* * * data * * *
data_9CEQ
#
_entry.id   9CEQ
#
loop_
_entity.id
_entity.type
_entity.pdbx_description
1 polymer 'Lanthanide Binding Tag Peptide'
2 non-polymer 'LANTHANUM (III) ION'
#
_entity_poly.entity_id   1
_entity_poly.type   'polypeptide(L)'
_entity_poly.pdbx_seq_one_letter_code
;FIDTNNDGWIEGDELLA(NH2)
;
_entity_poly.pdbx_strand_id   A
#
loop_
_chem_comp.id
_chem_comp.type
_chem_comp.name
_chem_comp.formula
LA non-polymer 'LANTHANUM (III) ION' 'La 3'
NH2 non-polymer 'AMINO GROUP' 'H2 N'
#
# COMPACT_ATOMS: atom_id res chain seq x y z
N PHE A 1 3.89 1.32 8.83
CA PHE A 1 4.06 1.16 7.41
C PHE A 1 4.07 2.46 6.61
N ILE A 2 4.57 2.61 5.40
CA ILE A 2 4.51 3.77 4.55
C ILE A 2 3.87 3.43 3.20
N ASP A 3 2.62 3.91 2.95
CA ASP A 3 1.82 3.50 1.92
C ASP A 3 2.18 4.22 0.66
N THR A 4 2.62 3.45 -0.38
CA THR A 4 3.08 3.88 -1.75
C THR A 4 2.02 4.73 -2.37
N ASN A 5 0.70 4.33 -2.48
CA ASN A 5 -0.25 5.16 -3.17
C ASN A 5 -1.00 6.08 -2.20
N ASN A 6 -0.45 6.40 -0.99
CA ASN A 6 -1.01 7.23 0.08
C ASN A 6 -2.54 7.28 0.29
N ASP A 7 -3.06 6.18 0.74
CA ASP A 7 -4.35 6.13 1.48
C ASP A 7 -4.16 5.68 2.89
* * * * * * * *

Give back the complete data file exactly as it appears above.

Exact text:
data_9CEQ
#
_entry.id   9CEQ
#
loop_
_entity.id
_entity.type
_entity.pdbx_description
1 polymer 'Lanthanide Binding Tag Peptide'
2 non-polymer 'LANTHANUM (III) ION'
#
_entity_poly.entity_id   1
_entity_poly.type   'polypeptide(L)'
_entity_poly.pdbx_seq_one_letter_code
;FIDTNNDGWIEGDELLA(NH2)
;
_entity_poly.pdbx_strand_id   A
#
loop_
_chem_comp.id
_chem_comp.type
_chem_comp.name
_chem_comp.formula
LA non-polymer 'LANTHANUM (III) ION' 'La 3'
NH2 non-polymer 'AMINO GROUP' 'H2 N'
#
# COMPACT_ATOMS: atom_id res chain seq x y z
N PHE A 1 3.89 1.32 8.83
CA PHE A 1 4.06 1.16 7.41
C PHE A 1 4.07 2.46 6.61
N ILE A 2 4.57 2.61 5.40
CA ILE A 2 4.51 3.77 4.55
C ILE A 2 3.87 3.43 3.20
N ASP A 3 2.62 3.91 2.95
CA ASP A 3 1.82 3.50 1.92
C ASP A 3 2.18 4.22 0.66
N THR A 4 2.62 3.45 -0.38
CA THR A 4 3.08 3.88 -1.75
C THR A 4 2.02 4.73 -2.37
N ASN A 5 0.70 4.33 -2.48
CA ASN A 5 -0.25 5.16 -3.17
C ASN A 5 -1.00 6.08 -2.20
N ASN A 6 -0.45 6.40 -0.99
CA ASN A 6 -1.01 7.23 0.08
C ASN A 6 -2.54 7.28 0.29
N ASP A 7 -3.06 6.18 0.74
CA ASP A 7 -4.35 6.13 1.48
C ASP A 7 -4.16 5.68 2.89